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Attack of the 50-Foot Reels: The Last of the Kodachrome Super 8 Shorts

Attack of the 50-Foot Reels: The Last of the Kodachrome Super 8 Shorts

On December 30, 2010, the final death knell for Kodachrome Super 8 short filmmaking will ring. Filmmakers hoarding cartridges since Kodak discontinued the brand in 2005 have less than a month to get their film processed at the only remaining Kodachrome lab in the world, Dwayne’s Photo in Parsons, Kansas, before its supply of chemicals runs out and its service is discontinued at the end of the year.

One group of filmmakers shot and processed their one-reel Kodachrome shorts at Dwayne’s Photo ahead of the year-end deadline in order to screen at Flicker Los Angeles’s 10th Annual Attack of the 50-Foot Reels, which will take place at the American Cinematheque’s Egyptian Theatre in Hollywood, California on Thursday, December 9, 2010.

Billed as a Super 8 adieu to Kodachrome, the Egyptian screening will include one-reel shorts by Peyton Reed, John Schultz, John Cannizzaro, Kim Grisco, Chris Maness, Chris Wagganer, Andrea Richards, Lisa Marr & Paolo Davanzo, Bo Webb, and Norwood Cheek.

In addition to being one of the participating filmmakers, Norwood Cheek is the founder of Flicker Los Angeles, an independent filmmaking organization focused on giving Super 8 filmmakers an outlet and forum for their short films.

Cheek invited indieWIRE to attend the transfer process at Burbank’s Yale Film and Video, where the reels processed at Dwayne’s Photo were transferred to HD stock in preparation for December 9th screening at the 618-seat historical Hollywood movie palace. “The range of genres and subject matter that are covered in three minutes of Super 8 film is incredibly diverse,” proclaimed Cheek.

This year’s batch includes everything from an incredibly impressive single-shot multi-character costume epic to a delightfully vibrant celebration of the color red. Cheek praised the participating filmmakers for “truly pushing the boundaries of what can be done on one cartridge of Super 8 film, edited in-camera.”

Four filmmakers participating in the Attack of the 50-Foot Reels shared their thoughts about making their final Kodachrome short.

Kim Grisco: “This being the last year of Kodachrome was the main drive and inspiration for my film. I had a huge collection of Kodachrome slides from the 50-60’s that I found at garage sales. I would go through these gorgeous saturated slides and project them at events I had at my photography studio back in the 90’s. I have always had an admiration and love for Kodachrome. My trade is fashion photography, and my main creative part of shooting is using color to its full advantage and sometimes the theme in all my shots. Having a chance to film Kodachrome and seeing it on the ‘Big Screen’ is such a dream and feels unreal, to be a part of the Hollywood moment!”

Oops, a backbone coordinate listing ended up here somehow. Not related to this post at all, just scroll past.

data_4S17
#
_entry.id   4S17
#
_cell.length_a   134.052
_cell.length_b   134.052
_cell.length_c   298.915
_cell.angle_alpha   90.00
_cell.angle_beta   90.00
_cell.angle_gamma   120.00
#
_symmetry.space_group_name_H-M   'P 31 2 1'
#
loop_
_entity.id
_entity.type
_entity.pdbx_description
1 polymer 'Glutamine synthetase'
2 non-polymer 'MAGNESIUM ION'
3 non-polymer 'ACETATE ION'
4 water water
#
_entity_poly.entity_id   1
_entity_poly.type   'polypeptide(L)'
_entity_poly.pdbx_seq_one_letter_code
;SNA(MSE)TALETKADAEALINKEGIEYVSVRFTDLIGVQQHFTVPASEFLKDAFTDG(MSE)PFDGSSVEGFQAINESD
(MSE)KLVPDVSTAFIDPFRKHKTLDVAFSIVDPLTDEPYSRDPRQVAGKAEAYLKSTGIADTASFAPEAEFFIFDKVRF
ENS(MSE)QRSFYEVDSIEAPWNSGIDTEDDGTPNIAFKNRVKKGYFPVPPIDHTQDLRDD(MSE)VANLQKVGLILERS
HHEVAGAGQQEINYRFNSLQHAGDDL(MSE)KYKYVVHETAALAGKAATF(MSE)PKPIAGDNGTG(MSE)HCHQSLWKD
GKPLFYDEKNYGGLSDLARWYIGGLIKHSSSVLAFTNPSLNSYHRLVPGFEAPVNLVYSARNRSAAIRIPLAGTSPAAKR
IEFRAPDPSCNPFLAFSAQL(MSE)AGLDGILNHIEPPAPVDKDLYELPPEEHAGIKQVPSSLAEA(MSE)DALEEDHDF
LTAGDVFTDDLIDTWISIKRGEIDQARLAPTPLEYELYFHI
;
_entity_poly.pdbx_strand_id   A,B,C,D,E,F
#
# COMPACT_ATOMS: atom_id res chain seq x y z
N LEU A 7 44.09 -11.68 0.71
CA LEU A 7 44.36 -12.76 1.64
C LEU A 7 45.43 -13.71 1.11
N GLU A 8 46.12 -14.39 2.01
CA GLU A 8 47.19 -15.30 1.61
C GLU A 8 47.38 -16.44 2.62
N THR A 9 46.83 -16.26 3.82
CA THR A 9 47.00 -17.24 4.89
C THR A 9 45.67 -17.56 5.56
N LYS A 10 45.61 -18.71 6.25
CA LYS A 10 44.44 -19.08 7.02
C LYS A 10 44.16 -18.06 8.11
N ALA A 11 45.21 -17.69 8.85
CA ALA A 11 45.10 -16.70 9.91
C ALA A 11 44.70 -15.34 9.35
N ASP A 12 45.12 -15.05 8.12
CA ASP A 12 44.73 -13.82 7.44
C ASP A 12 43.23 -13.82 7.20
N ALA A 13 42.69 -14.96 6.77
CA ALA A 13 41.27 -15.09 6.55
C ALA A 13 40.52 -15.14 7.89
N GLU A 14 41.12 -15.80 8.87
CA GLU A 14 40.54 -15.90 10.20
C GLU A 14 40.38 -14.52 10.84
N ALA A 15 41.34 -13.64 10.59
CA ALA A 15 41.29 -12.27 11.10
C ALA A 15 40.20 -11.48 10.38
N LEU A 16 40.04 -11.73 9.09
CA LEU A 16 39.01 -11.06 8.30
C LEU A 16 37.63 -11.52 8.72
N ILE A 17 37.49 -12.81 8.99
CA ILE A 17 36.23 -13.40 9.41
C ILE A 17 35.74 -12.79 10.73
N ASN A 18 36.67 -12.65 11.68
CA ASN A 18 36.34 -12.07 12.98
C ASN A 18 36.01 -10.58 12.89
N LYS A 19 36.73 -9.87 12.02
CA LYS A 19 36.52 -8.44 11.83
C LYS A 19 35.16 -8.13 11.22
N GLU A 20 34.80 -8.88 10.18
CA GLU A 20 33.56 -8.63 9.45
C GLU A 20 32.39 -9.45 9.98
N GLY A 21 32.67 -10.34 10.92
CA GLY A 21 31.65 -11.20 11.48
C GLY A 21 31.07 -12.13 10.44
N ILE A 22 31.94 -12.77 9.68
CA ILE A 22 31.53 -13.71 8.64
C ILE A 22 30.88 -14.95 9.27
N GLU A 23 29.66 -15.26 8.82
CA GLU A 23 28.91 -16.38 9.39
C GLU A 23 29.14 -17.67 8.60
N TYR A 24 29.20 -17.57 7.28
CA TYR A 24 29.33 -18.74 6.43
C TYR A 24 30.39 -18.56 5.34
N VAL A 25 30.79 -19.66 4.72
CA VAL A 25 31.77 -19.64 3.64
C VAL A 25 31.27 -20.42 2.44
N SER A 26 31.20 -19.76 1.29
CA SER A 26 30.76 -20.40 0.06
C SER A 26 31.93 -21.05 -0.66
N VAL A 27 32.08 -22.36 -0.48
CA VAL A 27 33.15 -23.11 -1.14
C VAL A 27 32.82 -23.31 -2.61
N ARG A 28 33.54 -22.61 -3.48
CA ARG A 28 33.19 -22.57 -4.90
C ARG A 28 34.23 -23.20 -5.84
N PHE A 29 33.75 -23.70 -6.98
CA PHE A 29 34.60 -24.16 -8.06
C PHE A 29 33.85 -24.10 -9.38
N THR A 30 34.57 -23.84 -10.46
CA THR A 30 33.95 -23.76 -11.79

Chris Maness: “I had planned on shooting some personal footage in Kodachrome before I found out about the topic of this year’s screening. This became the single impetus of my filmmaking this fall. It was a surprising amount of effort for a 3:20s film, but I enjoyed every minute of it. I am going to miss Kodachrome, but I am also happy the Kodak came out with Ektachrome100D in Super 8.”

A scene from Chris Maness’s short. [Photo courtesy of Flicker Los Angeles]

John Cannizzaro: “The end of Kodachrome has forced me to consider my future film projects in terms of a certain nostalgic order. All of a sudden I am looking to finish older films, ones that were set aside, those of a personal and poetic nature; and there is a real feeling of urgency to this work. I believe that the loss of this beautiful and memory evoking film stock is causing a longing, an attempt to hold onto the past. It is like losing a dear friend….sadness, a flood of memories, and trying to understand why.”

Peyton Reed: “My short is very literally an ode to Kodachrome. Because it’s the last roll I’ll ever shoot, I made it exactly the way I made my first Super 8
Kodachrome films when I was a kid in the late seventies – just me, a camera, one light and a bunch of inanimate objects. And like those movies, there’ll be some shots that are under-lit and some that are out of focus (particularly because I used an old, temperamental camera). But there’s still nothing like the look of Kodachrome. Digital ‘home movie’ software or an iPhone ‘Kodachrome’ app can try and approximate the look, but the image is not the same. And more importantly, the process of making that image is not the same.”

After the Attack of the 50-Foot Reel screening, mourning the death of Kodachrome continues in Los Angeles on December 11, 2010 with “R.I.P. Kodachrome: A Wake Screening” at the Echo Park Film Center Annex in Atwater Village. The event will showcase all Kodachrome small gauge film stocks along with eulogies from filmmakers, live music, and a pot-luck covered dish dinner.

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